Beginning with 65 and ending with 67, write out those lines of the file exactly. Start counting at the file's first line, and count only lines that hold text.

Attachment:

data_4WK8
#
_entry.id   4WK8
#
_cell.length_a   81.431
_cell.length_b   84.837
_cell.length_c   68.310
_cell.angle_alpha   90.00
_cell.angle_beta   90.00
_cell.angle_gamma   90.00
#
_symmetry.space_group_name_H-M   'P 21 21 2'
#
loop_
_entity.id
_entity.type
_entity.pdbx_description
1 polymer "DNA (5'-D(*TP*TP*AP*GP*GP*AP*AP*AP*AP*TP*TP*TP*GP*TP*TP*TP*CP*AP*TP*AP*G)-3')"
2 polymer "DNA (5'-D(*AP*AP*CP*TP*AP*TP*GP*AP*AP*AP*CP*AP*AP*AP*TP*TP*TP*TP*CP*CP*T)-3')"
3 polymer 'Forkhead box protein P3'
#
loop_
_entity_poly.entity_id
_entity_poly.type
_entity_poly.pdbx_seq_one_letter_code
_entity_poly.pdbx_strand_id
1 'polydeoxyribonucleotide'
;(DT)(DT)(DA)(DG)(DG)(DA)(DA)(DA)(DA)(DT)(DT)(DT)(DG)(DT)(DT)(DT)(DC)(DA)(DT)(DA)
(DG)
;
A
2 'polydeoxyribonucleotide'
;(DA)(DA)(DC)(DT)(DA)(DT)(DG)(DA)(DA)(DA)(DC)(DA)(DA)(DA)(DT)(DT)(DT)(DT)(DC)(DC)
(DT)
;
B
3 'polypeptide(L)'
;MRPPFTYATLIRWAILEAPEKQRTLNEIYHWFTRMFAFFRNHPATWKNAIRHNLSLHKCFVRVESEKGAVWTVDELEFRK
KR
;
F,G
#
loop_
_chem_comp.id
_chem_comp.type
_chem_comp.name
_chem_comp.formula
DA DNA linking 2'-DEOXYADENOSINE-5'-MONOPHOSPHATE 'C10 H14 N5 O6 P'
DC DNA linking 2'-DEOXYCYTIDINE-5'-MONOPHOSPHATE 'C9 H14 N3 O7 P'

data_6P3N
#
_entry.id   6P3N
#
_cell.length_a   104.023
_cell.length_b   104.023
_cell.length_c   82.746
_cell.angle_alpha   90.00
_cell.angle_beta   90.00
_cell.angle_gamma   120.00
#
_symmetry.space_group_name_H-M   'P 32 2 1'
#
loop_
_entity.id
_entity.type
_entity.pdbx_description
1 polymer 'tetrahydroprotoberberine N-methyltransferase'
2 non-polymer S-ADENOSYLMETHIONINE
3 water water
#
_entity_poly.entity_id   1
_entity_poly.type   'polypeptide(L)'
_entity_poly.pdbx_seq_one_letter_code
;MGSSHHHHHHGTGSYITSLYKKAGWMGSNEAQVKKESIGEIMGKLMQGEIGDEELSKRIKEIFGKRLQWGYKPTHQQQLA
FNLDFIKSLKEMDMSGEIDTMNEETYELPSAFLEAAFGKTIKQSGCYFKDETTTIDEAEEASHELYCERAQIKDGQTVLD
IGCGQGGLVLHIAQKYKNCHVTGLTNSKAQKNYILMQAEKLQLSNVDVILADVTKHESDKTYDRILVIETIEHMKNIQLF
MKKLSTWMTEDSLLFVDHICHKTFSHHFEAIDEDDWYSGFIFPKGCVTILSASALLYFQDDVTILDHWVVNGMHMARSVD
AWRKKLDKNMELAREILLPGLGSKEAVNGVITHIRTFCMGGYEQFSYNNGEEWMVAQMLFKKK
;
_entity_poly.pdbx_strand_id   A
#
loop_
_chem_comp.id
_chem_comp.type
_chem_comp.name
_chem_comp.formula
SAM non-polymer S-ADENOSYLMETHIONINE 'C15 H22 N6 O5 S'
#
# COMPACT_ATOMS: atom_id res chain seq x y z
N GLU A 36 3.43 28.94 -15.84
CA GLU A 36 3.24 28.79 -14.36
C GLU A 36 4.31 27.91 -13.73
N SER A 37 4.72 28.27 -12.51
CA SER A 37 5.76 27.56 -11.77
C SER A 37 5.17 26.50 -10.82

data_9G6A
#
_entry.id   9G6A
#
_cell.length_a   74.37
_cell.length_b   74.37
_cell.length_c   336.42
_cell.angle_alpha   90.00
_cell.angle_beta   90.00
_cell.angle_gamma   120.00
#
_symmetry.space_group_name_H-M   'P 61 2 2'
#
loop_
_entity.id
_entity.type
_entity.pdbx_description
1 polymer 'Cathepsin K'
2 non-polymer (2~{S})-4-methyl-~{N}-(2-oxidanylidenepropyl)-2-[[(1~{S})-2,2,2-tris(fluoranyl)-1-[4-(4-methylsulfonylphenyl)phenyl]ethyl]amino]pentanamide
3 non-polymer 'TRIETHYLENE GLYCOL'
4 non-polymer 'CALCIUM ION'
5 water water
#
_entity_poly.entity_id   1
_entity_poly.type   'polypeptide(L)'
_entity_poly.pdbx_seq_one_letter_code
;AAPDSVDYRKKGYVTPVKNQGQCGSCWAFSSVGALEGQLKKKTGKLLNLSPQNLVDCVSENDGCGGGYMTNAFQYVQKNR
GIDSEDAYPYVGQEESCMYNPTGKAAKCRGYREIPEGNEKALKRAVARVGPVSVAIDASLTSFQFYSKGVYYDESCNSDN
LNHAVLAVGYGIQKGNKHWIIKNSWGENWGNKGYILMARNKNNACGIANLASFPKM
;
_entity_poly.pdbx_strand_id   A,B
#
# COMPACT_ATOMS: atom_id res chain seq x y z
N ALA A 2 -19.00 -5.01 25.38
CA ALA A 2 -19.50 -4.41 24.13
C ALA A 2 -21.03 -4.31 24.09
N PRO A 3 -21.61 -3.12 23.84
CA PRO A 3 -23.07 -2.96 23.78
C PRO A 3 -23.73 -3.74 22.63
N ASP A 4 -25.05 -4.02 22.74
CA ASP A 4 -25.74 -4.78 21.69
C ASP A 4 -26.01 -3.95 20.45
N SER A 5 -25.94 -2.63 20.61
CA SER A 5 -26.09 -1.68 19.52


_entity.type
_entity.pdbx_description
1 polymer 'tetrahydroprotoberberine N-methyltransferase'